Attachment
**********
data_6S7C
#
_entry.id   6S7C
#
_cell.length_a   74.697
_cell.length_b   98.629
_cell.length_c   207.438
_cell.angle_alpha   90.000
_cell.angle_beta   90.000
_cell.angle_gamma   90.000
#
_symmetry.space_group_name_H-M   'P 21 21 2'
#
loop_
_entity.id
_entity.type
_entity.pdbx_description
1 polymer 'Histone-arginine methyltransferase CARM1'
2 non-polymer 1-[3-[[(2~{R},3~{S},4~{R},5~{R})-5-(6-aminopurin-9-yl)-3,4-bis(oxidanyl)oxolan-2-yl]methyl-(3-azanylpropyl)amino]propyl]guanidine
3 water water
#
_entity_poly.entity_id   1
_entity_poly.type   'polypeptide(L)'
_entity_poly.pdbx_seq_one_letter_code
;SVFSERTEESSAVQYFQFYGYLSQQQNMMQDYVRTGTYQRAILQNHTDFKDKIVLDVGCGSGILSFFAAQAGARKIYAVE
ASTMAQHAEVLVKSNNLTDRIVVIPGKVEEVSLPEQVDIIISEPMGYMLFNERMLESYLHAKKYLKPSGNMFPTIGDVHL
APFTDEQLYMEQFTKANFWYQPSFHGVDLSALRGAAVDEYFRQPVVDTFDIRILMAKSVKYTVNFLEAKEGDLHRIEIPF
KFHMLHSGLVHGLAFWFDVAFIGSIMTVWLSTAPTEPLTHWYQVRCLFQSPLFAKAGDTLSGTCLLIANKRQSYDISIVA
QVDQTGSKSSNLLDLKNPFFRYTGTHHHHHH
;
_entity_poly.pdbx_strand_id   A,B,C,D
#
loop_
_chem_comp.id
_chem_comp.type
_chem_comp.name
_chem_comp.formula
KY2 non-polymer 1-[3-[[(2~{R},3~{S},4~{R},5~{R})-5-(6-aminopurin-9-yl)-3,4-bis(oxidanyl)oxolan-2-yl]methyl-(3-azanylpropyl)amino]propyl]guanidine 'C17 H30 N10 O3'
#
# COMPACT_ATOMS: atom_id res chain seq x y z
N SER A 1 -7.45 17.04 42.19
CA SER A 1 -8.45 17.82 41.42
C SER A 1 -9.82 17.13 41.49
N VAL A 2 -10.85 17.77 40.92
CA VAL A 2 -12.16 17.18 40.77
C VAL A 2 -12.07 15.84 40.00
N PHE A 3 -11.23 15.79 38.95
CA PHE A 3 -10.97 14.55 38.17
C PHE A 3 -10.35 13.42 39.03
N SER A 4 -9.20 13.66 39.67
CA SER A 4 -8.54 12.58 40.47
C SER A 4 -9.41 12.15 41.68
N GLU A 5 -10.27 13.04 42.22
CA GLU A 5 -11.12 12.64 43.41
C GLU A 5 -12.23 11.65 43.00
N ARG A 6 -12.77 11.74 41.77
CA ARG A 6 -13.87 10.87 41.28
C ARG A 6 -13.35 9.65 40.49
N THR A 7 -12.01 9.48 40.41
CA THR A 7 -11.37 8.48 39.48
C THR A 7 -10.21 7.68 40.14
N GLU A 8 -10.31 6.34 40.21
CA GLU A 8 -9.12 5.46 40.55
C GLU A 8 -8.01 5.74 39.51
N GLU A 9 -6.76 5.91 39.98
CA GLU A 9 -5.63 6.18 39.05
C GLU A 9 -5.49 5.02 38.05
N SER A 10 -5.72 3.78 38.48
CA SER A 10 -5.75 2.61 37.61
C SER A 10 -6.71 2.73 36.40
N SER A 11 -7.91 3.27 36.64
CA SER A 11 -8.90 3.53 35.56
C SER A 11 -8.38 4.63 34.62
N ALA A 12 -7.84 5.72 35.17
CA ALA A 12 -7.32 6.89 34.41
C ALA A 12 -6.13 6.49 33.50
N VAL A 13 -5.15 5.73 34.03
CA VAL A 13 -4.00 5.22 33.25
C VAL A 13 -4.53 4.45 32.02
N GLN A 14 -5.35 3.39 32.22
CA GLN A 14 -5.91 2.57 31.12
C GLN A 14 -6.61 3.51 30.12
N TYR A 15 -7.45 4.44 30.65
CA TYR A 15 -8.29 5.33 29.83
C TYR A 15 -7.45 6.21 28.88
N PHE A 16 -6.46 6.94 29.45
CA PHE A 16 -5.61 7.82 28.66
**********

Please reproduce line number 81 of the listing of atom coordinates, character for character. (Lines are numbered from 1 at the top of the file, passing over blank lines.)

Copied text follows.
CA GLN A 14 -5.91 2.57 31.12